Visiting residents in a nursing home or hospital can be a little uncomfortable the first time or two.
Many people avoid visiting because they don’t know what to say or do when they arrive. Others struggle with how long they should stay, or they’re unsure if the resident is up to seeing visitors. If you are unsure, the best thing to do is call ahead and the staff or a family member should be able to help. Residents love to have visitors and maintain contact with the community.
Usually it’s best to make short but frequent visits. Take cues from the resident to know if they’re becoming tired.
Give the resident your full attention and listen with your heart as well as your ears. Watch body language and be alert to the feelings that may be expressed beneath the words.
Take a walk around the facility. This can be a great opportunity to meet others and converse.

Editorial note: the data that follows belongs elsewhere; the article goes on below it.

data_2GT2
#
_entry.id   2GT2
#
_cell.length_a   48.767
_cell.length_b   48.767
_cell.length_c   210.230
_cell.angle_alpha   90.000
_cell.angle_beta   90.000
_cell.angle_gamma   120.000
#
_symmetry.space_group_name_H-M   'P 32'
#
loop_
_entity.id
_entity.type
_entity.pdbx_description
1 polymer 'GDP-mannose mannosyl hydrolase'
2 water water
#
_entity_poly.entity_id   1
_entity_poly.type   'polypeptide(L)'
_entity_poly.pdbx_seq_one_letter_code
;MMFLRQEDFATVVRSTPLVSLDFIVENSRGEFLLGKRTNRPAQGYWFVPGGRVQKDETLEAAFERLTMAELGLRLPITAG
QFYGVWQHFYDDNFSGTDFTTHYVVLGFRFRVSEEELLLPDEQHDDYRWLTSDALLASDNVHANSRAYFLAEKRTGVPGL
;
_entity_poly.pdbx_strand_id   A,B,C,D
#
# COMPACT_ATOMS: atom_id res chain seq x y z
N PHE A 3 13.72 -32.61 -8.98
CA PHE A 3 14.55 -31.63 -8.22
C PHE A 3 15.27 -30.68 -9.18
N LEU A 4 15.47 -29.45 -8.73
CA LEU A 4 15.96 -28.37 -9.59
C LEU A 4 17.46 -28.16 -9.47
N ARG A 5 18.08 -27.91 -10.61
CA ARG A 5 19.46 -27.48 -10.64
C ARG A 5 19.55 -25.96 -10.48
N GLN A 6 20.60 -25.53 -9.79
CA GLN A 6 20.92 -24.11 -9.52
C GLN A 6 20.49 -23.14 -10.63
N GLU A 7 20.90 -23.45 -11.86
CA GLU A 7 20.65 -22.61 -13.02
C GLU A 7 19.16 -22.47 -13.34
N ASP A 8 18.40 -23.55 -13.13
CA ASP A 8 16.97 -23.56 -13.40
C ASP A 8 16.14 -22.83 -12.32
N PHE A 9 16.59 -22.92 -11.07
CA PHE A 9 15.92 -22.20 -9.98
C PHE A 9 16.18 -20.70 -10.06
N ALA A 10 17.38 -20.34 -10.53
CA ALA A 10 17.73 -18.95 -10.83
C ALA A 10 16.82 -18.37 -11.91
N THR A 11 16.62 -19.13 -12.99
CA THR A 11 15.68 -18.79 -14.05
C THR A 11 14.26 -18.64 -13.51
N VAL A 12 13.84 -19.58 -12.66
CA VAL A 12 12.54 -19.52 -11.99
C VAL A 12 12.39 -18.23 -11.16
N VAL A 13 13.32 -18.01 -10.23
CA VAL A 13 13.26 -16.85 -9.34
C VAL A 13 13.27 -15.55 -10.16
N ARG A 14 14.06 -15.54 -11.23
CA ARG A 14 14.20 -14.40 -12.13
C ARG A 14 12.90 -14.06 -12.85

Share information about your family and friends. Any moments, big or small are fun to talk about when you have someone in common.
Participate in a favorite pastime together. Work on a puzzle, crossword or play cards. Some residents also enjoy watching family or friends do an activity they previously took part in.
Go outdoors and look at the scenery or go for a drive in the country.
Read the newspaper, books, poems, magazines, scriptures or cards. These will likely be conversation starters.
Bring old pictures, scrapbooks, newspaper clippings, etc. and reminisce about fun times you’re had together.
Sit with the resident and enjoy some quiet time together. Sometimes holding someone’s hand, receiving a hug or just watching television together can be comforting. Appreciate the small things as they can make a huge impact.
Attend activities in the facility. You’re always welcome to take part and enjoy planned events or help the resident to participate.
Remember to try to bring happiness and laughter to the resident during your visit. As I said in my last article, laughter is the best medicine.Information provided by Kelsey Klaver, marketing director of Crestview Nursing and Rehabilitation, 2401 Des Moines St., Webster City. For more information, call (515) 832-2727.